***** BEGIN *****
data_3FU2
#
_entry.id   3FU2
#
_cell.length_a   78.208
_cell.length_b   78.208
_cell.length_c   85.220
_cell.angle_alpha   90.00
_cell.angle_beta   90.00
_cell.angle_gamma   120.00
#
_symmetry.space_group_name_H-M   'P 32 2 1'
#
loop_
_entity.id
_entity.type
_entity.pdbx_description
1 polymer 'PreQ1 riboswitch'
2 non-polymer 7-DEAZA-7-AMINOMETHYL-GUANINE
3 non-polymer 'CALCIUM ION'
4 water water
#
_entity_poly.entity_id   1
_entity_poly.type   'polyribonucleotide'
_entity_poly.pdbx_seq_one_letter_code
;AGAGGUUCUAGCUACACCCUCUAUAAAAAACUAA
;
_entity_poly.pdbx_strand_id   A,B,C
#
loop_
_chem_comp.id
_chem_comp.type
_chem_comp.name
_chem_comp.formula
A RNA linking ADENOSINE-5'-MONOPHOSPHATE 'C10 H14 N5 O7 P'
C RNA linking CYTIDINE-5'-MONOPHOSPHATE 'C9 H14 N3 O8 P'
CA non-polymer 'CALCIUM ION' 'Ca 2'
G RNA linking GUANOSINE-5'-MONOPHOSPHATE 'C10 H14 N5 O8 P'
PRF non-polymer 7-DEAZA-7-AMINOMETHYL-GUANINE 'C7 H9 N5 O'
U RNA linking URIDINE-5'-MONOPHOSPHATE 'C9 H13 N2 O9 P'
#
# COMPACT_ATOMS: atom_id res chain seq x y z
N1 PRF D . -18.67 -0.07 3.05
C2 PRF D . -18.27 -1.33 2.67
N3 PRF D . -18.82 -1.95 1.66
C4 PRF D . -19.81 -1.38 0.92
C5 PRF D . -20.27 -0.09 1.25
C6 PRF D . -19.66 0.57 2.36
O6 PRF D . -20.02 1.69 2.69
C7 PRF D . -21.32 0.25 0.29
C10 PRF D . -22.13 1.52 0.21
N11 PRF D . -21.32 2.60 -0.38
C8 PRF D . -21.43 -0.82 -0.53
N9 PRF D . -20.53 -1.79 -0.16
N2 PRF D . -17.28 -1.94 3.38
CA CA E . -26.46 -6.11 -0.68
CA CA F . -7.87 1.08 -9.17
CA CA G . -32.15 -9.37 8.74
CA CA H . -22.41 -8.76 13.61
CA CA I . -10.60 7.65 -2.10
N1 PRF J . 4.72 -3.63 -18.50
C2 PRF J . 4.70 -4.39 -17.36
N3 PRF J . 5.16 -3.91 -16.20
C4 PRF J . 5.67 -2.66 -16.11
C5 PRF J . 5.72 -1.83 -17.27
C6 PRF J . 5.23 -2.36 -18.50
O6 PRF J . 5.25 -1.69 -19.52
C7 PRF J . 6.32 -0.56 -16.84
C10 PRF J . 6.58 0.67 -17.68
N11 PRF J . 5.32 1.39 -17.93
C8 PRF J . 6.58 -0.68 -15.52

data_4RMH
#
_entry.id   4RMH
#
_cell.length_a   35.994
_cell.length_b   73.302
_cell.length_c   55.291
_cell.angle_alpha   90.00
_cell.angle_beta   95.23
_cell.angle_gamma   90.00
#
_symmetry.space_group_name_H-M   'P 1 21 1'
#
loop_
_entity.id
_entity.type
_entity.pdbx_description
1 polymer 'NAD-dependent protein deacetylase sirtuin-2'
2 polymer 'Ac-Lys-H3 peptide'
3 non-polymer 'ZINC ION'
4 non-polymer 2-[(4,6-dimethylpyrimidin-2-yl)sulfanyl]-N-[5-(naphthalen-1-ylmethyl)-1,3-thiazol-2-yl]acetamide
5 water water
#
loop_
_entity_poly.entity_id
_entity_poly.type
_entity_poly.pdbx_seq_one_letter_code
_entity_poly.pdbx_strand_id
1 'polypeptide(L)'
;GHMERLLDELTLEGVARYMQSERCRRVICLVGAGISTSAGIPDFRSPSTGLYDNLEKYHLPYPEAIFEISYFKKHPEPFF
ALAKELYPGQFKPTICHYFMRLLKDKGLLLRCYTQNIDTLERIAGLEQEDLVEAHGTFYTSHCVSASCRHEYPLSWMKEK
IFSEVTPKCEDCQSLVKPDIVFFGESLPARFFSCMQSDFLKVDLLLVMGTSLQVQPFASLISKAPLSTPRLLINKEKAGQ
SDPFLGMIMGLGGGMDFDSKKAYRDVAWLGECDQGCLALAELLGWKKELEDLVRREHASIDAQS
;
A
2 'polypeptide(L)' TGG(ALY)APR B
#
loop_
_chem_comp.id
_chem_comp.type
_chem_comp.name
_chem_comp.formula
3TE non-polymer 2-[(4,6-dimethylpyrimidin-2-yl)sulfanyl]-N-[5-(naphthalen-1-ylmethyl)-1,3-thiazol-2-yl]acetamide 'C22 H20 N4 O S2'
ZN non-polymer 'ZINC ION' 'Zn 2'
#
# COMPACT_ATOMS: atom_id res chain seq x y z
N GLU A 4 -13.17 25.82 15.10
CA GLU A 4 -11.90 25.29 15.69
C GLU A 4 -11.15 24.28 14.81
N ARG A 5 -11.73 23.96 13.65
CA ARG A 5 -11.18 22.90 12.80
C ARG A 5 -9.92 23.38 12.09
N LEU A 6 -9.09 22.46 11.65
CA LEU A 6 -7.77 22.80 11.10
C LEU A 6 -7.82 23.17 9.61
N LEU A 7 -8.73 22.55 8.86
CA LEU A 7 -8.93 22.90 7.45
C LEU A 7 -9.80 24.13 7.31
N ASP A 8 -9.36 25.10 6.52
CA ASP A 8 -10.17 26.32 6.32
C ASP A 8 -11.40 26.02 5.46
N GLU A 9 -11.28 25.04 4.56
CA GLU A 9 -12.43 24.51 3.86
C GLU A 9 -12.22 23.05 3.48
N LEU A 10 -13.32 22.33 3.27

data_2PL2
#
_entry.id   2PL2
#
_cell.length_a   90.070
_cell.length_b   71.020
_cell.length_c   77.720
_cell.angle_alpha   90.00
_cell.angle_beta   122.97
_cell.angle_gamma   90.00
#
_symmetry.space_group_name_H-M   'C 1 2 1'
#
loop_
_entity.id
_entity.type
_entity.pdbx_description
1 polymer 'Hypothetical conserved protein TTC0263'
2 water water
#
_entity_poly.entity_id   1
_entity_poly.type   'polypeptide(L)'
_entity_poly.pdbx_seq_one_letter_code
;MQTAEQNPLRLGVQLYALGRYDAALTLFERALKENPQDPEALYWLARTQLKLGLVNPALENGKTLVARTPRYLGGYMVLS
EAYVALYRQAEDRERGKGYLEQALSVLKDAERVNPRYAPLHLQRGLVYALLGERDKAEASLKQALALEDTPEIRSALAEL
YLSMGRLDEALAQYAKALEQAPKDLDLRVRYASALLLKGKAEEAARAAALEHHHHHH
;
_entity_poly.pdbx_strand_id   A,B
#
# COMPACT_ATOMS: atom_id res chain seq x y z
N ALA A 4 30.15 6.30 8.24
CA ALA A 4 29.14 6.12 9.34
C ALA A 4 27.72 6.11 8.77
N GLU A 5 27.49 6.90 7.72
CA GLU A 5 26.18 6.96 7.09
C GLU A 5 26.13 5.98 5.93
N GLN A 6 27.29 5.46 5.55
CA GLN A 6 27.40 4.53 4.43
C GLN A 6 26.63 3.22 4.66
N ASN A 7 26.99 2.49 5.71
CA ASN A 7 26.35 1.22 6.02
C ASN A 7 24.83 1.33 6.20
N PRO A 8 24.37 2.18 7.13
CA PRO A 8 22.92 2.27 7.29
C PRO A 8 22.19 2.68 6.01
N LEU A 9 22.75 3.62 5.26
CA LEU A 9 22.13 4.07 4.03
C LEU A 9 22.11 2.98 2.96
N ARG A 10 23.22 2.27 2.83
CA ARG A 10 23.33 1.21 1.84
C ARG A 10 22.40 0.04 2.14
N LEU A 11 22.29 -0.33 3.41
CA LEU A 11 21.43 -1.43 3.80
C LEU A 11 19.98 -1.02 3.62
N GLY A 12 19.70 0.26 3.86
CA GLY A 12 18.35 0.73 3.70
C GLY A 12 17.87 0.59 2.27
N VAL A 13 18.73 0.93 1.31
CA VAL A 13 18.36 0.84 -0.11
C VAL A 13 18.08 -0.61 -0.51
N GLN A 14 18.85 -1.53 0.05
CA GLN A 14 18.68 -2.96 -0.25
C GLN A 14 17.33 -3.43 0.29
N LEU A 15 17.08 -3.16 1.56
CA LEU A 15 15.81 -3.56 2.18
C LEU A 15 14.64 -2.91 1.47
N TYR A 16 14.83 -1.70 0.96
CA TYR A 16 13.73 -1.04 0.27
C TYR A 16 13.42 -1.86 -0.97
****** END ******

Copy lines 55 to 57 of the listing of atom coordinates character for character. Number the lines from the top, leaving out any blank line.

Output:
N2 PRF D . -17.28 -1.94 3.38
CA CA E . -26.46 -6.11 -0.68
CA CA F . -7.87 1.08 -9.17